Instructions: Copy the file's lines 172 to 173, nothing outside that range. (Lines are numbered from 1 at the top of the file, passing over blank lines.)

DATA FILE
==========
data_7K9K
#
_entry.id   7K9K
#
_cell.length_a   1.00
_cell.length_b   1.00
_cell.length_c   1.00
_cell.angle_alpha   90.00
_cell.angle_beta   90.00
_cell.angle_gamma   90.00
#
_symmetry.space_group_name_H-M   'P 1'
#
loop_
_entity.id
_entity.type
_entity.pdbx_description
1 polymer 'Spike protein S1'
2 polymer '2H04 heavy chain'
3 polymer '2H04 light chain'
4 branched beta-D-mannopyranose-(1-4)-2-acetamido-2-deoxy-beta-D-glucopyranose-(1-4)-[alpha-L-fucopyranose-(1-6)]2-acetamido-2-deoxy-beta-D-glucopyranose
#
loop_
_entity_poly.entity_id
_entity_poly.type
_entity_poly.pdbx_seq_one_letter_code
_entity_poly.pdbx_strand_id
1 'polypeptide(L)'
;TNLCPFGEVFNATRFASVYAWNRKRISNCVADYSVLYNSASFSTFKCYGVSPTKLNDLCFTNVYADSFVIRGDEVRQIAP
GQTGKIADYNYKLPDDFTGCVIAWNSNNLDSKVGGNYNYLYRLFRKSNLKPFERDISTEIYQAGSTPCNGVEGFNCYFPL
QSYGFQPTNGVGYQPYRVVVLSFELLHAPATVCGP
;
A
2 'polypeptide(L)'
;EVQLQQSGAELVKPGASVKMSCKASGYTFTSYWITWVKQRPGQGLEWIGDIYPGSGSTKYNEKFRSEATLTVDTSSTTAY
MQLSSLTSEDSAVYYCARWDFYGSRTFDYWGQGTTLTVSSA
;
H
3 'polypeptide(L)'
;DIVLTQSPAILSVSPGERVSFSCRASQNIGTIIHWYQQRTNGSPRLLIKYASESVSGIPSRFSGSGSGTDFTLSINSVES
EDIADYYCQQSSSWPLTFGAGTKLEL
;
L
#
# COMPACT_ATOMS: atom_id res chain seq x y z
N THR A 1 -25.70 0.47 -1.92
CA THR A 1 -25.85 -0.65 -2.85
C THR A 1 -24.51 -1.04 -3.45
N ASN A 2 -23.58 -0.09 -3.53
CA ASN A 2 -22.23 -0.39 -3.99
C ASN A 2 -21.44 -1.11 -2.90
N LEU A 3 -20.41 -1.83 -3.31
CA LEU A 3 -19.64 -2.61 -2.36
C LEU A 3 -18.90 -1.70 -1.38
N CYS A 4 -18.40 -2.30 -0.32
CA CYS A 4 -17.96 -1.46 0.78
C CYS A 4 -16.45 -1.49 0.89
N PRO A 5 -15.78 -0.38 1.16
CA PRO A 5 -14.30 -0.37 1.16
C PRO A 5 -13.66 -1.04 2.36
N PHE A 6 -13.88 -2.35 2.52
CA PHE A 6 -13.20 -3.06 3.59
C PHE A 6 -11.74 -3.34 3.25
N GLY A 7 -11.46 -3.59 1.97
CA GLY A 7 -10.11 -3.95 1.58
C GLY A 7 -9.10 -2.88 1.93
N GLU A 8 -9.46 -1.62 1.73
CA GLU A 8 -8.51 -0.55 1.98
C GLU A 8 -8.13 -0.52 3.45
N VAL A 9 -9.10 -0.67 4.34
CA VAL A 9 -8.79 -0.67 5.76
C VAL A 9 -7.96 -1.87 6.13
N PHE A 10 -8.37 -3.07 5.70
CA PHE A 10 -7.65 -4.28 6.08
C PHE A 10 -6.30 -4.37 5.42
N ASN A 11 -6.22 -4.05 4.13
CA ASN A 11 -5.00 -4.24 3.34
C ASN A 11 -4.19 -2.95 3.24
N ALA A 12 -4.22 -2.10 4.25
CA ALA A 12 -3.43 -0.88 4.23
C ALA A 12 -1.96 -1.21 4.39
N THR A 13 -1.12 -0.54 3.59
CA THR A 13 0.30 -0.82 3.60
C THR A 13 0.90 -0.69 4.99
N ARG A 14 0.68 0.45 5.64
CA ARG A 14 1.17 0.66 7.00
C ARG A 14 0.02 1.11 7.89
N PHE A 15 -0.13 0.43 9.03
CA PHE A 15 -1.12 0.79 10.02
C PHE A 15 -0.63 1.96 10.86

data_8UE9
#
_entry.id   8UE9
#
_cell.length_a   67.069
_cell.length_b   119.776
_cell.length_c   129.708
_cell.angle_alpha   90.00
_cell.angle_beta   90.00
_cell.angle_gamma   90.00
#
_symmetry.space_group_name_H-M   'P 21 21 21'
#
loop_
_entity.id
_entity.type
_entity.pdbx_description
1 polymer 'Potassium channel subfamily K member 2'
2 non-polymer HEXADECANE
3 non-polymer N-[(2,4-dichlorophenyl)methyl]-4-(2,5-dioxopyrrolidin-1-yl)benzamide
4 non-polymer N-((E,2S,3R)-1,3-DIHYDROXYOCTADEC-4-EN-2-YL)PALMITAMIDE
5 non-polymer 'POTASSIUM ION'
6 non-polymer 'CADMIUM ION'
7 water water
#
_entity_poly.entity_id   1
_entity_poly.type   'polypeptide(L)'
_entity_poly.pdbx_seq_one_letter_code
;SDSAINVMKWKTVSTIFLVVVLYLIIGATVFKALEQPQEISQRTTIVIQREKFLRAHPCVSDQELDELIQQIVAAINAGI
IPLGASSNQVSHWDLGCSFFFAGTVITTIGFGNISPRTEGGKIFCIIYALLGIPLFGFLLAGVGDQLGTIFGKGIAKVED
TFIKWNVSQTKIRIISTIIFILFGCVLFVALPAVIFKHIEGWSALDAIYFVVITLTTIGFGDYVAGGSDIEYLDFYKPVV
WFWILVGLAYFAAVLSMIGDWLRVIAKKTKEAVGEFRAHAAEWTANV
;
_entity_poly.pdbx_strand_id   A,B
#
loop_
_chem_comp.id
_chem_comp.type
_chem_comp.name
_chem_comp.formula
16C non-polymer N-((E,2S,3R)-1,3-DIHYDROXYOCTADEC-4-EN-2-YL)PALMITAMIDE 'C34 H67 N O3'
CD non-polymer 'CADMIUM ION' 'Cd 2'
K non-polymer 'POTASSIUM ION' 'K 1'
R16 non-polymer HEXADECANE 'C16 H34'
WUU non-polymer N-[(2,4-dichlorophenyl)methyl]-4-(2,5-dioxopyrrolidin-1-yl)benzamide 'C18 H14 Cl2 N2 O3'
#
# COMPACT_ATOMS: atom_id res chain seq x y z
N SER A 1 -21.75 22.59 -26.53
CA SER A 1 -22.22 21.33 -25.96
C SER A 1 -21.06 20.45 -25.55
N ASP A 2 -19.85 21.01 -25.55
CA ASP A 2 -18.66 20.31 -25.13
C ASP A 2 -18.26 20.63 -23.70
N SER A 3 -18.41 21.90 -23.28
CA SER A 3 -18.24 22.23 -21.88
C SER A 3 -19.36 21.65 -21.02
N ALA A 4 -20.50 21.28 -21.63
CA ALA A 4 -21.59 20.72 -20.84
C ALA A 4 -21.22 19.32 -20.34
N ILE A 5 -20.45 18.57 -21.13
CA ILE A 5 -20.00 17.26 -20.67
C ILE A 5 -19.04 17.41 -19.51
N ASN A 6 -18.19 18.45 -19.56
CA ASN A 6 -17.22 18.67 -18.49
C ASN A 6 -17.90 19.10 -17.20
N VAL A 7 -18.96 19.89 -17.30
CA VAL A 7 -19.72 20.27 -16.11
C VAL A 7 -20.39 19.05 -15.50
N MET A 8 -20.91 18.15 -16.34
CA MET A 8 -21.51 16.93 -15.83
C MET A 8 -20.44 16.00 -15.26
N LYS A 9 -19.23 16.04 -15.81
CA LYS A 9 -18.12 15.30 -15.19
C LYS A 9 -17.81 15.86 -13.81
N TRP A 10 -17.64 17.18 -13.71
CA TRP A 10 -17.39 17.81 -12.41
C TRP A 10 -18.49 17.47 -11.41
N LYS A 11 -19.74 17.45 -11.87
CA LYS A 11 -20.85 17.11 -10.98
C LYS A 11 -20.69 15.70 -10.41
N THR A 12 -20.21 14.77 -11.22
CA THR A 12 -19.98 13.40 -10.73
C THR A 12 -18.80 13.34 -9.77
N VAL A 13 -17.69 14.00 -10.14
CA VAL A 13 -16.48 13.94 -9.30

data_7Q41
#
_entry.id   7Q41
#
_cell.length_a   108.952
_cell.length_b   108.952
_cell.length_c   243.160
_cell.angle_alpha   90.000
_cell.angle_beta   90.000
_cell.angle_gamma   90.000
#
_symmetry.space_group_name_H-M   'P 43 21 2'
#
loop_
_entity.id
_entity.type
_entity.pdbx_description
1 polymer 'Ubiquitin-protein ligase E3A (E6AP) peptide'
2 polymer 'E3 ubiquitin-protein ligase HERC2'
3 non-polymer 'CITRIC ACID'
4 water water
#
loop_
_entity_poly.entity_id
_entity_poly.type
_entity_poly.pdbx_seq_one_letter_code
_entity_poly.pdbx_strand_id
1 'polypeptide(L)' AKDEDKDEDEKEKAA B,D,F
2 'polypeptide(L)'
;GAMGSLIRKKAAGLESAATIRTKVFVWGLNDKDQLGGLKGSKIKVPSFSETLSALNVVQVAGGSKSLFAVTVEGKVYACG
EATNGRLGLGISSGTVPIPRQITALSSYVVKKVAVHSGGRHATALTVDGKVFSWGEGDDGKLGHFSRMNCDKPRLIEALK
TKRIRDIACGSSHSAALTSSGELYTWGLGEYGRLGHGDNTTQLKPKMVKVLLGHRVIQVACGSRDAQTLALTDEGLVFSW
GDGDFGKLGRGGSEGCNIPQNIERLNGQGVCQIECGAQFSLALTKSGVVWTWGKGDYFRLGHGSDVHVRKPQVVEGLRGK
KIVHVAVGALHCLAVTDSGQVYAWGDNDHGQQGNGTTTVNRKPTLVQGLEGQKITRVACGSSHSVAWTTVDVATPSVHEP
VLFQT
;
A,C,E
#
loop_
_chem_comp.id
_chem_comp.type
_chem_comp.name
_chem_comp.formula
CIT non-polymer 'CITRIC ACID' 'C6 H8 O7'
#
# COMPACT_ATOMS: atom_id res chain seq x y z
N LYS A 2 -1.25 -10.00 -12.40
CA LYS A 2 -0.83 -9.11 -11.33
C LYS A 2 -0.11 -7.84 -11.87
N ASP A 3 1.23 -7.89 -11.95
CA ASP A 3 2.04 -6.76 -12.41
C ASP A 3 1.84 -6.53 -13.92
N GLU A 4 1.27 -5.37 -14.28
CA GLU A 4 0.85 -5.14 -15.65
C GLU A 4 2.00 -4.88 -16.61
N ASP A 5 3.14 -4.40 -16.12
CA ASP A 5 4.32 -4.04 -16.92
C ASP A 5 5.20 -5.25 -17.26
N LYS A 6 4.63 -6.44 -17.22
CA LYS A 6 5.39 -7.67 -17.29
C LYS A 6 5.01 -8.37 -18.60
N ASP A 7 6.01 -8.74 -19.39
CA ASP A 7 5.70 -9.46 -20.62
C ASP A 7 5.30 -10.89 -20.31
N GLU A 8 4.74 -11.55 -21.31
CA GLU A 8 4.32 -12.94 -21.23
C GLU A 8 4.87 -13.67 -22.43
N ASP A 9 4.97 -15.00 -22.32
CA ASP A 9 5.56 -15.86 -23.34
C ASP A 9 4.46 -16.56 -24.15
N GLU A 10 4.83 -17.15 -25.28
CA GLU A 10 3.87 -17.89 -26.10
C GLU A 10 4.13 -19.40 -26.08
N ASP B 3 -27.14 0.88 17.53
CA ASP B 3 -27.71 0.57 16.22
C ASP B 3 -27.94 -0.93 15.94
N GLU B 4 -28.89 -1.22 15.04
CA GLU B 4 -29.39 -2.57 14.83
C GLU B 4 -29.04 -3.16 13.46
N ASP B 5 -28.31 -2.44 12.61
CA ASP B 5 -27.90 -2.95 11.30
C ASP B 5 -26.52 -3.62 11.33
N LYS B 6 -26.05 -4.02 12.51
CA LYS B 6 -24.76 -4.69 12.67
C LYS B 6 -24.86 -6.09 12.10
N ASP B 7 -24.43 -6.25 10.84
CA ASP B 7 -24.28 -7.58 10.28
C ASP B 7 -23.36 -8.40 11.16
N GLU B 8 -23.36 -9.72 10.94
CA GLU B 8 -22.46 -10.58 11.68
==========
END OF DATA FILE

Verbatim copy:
CA THR A 12 -19.98 13.40 -10.73
C THR A 12 -18.80 13.34 -9.77